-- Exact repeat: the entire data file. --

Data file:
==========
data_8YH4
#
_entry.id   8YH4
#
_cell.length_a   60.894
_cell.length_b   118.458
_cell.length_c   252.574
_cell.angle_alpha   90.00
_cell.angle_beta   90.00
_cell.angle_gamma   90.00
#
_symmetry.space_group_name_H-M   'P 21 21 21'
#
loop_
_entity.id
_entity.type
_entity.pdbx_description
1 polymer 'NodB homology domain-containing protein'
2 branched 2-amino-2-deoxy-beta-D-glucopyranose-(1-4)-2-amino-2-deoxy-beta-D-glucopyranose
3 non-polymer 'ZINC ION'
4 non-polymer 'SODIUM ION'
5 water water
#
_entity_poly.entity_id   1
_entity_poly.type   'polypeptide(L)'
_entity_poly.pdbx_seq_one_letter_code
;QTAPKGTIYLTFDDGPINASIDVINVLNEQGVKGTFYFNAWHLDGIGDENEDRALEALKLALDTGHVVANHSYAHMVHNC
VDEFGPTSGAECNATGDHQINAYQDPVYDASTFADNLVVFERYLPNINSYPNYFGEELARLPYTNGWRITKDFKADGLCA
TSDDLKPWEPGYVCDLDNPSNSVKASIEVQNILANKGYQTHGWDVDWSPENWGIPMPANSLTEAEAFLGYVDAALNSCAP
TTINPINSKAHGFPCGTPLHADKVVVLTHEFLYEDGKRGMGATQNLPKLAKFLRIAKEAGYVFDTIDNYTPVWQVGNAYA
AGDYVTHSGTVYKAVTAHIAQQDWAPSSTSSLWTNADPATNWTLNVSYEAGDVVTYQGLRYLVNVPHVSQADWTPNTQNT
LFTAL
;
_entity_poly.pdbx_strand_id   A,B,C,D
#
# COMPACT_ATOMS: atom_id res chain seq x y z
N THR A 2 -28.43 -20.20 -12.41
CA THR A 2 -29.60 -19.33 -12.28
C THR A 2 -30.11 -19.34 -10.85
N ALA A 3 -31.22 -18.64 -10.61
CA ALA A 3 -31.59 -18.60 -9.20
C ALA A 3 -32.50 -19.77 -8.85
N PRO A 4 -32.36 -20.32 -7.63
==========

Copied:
data_8YH4
#
_entry.id   8YH4
#
_cell.length_a   60.894
_cell.length_b   118.458
_cell.length_c   252.574
_cell.angle_alpha   90.00
_cell.angle_beta   90.00
_cell.angle_gamma   90.00
#
_symmetry.space_group_name_H-M   'P 21 21 21'
#
loop_
_entity.id
_entity.type
_entity.pdbx_description
1 polymer 'NodB homology domain-containing protein'
2 branched 2-amino-2-deoxy-beta-D-glucopyranose-(1-4)-2-amino-2-deoxy-beta-D-glucopyranose
3 non-polymer 'ZINC ION'
4 non-polymer 'SODIUM ION'
5 water water
#
_entity_poly.entity_id   1
_entity_poly.type   'polypeptide(L)'
_entity_poly.pdbx_seq_one_letter_code
;QTAPKGTIYLTFDDGPINASIDVINVLNEQGVKGTFYFNAWHLDGIGDENEDRALEALKLALDTGHVVANHSYAHMVHNC
VDEFGPTSGAECNATGDHQINAYQDPVYDASTFADNLVVFERYLPNINSYPNYFGEELARLPYTNGWRITKDFKADGLCA
TSDDLKPWEPGYVCDLDNPSNSVKASIEVQNILANKGYQTHGWDVDWSPENWGIPMPANSLTEAEAFLGYVDAALNSCAP
TTINPINSKAHGFPCGTPLHADKVVVLTHEFLYEDGKRGMGATQNLPKLAKFLRIAKEAGYVFDTIDNYTPVWQVGNAYA
AGDYVTHSGTVYKAVTAHIAQQDWAPSSTSSLWTNADPATNWTLNVSYEAGDVVTYQGLRYLVNVPHVSQADWTPNTQNT
LFTAL
;
_entity_poly.pdbx_strand_id   A,B,C,D
#
# COMPACT_ATOMS: atom_id res chain seq x y z
N THR A 2 -28.43 -20.20 -12.41
CA THR A 2 -29.60 -19.33 -12.28
C THR A 2 -30.11 -19.34 -10.85
N ALA A 3 -31.22 -18.64 -10.61
CA ALA A 3 -31.59 -18.60 -9.20
C ALA A 3 -32.50 -19.77 -8.85
N PRO A 4 -32.36 -20.32 -7.63